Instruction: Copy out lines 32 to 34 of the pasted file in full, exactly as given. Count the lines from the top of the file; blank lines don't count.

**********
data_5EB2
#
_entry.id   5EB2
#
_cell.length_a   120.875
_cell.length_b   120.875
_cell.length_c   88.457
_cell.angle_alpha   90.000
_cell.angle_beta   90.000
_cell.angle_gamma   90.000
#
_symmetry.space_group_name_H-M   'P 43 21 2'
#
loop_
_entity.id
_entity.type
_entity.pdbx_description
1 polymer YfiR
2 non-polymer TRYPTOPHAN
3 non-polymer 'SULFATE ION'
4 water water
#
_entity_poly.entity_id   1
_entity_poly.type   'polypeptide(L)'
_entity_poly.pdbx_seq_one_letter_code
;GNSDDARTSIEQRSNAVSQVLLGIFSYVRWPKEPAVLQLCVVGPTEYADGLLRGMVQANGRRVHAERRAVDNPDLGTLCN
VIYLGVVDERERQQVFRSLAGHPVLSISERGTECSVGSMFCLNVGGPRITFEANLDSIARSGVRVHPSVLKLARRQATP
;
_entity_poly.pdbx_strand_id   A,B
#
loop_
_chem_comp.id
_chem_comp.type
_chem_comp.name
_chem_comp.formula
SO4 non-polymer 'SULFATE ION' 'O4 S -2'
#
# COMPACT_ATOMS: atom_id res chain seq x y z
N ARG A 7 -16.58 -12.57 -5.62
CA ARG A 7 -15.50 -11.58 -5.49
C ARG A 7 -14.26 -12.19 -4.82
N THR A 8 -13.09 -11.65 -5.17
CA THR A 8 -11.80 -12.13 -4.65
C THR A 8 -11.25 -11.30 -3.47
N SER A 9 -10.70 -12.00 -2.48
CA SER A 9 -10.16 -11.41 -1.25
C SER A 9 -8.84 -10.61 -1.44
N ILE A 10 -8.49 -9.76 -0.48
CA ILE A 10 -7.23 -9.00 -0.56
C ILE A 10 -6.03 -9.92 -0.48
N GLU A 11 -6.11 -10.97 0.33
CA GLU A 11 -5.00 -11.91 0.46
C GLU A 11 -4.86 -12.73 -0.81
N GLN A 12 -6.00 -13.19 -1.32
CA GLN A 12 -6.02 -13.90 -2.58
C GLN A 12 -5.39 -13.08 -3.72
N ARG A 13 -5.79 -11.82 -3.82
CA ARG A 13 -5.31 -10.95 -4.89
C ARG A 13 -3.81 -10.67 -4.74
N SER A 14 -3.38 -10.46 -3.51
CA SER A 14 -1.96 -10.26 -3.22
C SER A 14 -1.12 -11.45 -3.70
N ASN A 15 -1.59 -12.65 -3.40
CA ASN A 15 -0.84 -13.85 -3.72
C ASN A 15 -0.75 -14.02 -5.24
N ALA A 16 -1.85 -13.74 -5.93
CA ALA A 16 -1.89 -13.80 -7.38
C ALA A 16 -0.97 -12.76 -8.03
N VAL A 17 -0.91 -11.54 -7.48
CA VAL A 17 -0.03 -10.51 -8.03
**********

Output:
_chem_comp.id
_chem_comp.type
_chem_comp.name